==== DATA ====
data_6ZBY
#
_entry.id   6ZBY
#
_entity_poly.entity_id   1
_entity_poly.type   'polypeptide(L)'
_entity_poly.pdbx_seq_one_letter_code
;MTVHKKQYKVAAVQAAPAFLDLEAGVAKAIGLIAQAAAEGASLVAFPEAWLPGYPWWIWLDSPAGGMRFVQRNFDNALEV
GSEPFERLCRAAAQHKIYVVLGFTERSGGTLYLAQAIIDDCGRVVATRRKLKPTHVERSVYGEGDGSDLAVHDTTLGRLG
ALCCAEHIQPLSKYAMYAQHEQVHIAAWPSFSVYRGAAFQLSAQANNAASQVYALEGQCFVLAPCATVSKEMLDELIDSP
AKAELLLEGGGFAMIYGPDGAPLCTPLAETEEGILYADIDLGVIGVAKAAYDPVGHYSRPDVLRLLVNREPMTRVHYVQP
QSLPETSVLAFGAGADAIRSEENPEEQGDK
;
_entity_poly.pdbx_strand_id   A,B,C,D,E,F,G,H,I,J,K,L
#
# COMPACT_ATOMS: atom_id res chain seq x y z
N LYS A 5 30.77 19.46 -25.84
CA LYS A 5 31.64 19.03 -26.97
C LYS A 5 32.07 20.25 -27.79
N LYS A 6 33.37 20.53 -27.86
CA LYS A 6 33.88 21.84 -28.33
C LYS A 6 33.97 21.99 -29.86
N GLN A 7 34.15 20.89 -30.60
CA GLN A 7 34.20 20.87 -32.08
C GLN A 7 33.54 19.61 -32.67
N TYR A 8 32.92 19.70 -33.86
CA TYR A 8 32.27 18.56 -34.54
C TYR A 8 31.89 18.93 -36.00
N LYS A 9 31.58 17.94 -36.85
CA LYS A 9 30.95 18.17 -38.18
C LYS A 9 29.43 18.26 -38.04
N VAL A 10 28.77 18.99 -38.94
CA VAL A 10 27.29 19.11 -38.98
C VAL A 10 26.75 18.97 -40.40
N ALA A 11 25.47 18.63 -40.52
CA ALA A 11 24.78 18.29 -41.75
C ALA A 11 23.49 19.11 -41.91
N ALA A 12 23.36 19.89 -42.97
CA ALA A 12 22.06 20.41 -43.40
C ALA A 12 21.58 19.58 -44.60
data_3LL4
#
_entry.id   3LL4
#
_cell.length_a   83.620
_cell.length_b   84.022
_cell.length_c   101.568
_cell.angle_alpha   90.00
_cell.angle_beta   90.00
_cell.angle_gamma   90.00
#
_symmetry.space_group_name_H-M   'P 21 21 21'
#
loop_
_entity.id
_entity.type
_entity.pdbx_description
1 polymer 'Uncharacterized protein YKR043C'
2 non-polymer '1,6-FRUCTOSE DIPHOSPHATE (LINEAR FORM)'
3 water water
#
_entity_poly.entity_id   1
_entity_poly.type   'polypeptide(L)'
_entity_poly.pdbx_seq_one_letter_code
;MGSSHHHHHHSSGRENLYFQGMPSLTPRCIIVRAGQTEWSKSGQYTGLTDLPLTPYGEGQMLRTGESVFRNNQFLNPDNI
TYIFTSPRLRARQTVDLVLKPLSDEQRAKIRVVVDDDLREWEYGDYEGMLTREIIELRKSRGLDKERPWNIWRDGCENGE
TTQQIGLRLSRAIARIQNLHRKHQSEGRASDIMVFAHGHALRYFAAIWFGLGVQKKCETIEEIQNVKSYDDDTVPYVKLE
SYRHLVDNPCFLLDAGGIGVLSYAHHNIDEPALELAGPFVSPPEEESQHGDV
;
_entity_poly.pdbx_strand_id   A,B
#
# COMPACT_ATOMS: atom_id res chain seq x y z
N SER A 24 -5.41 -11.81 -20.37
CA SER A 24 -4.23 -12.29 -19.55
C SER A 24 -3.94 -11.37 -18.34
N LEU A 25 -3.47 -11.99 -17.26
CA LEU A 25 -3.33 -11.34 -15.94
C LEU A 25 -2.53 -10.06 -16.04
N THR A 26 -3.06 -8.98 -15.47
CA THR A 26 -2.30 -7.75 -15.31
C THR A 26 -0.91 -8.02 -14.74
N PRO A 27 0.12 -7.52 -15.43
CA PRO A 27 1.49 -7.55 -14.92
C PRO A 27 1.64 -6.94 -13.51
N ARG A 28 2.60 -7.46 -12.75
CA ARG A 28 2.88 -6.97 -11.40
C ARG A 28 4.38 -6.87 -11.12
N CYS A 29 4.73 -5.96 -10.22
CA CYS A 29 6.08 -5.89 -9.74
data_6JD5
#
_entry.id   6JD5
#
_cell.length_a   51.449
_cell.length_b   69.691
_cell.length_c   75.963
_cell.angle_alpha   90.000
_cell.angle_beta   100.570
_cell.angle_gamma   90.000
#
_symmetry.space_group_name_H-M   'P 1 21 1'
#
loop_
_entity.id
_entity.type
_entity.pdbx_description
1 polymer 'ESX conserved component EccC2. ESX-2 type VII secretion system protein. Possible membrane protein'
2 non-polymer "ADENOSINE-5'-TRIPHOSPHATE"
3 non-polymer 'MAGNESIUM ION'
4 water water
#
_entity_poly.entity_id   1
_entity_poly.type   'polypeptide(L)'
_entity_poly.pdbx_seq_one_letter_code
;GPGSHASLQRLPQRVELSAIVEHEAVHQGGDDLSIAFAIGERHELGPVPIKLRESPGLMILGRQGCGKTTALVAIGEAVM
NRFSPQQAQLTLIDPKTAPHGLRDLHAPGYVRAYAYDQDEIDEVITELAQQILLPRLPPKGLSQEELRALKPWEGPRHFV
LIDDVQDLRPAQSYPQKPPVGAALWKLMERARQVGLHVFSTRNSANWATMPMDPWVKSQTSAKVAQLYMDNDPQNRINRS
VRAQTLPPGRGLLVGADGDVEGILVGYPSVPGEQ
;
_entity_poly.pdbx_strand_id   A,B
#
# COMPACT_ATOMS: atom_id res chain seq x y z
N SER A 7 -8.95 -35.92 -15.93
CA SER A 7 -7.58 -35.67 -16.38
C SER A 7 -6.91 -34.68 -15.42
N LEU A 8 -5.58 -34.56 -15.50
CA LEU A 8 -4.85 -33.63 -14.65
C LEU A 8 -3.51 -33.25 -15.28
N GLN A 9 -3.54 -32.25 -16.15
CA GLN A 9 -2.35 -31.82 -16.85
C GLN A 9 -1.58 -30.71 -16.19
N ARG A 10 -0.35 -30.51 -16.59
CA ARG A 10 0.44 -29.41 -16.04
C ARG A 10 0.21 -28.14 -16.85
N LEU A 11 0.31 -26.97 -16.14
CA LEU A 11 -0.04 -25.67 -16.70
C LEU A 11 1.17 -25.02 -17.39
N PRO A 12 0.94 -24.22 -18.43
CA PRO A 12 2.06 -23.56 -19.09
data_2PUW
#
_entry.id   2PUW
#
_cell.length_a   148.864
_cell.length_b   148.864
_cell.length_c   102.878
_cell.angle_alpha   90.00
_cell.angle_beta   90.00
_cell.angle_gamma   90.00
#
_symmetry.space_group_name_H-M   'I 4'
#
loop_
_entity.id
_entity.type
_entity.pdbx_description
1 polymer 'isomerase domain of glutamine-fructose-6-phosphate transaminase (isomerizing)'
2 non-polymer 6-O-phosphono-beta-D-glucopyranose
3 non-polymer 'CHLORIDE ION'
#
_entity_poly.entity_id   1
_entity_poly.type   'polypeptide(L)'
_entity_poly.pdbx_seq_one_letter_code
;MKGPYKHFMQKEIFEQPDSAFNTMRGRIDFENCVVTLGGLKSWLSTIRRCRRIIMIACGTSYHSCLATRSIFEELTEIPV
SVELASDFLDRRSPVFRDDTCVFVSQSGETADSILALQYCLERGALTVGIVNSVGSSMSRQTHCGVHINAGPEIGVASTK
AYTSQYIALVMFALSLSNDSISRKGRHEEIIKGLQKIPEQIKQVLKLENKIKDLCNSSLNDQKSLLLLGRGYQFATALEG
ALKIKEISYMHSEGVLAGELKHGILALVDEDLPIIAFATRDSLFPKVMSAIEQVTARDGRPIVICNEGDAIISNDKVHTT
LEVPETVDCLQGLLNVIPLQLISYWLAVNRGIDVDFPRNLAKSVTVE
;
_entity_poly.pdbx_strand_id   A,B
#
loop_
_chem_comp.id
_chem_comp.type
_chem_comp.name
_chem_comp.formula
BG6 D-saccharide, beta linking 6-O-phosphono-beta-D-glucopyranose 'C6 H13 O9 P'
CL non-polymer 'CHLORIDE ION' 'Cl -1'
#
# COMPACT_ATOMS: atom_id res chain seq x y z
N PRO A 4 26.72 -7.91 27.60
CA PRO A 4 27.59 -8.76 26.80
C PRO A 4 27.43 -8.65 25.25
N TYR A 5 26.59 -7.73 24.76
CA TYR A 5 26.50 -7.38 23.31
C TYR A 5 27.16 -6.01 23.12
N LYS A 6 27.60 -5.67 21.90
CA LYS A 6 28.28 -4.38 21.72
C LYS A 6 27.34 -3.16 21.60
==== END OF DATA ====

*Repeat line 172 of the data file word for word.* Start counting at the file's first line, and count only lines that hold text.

loop_